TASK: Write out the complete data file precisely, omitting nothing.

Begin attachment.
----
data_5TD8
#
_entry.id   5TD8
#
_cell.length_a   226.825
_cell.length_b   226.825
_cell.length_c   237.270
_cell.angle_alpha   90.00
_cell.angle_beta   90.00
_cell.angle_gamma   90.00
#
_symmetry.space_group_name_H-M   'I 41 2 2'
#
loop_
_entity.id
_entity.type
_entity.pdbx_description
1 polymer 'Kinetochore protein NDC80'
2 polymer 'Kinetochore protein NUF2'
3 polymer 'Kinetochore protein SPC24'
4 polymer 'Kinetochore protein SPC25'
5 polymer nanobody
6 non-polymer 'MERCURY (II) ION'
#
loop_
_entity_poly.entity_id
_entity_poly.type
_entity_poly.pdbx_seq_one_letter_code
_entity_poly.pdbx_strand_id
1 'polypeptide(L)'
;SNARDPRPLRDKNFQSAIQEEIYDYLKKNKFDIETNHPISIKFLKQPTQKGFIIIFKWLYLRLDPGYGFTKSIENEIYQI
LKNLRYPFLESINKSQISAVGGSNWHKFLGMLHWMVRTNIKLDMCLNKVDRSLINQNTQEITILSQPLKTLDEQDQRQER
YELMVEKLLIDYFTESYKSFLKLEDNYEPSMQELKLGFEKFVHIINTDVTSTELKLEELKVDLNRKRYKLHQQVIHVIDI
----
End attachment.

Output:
data_5TD8
#
_entry.id   5TD8
#
_cell.length_a   226.825
_cell.length_b   226.825
_cell.length_c   237.270
_cell.angle_alpha   90.00
_cell.angle_beta   90.00
_cell.angle_gamma   90.00
#
_symmetry.space_group_name_H-M   'I 41 2 2'
#
loop_
_entity.id
_entity.type
_entity.pdbx_description
1 polymer 'Kinetochore protein NDC80'
2 polymer 'Kinetochore protein NUF2'
3 polymer 'Kinetochore protein SPC24'
4 polymer 'Kinetochore protein SPC25'
5 polymer nanobody
6 non-polymer 'MERCURY (II) ION'
#
loop_
_entity_poly.entity_id
_entity_poly.type
_entity_poly.pdbx_seq_one_letter_code
_entity_poly.pdbx_strand_id
1 'polypeptide(L)'
;SNARDPRPLRDKNFQSAIQEEIYDYLKKNKFDIETNHPISIKFLKQPTQKGFIIIFKWLYLRLDPGYGFTKSIENEIYQI
LKNLRYPFLESINKSQISAVGGSNWHKFLGMLHWMVRTNIKLDMCLNKVDRSLINQNTQEITILSQPLKTLDEQDQRQER
YELMVEKLLIDYFTESYKSFLKLEDNYEPSMQELKLGFEKFVHIINTDVTSTELKLEELKVDLNRKRYKLHQQVIHVIDI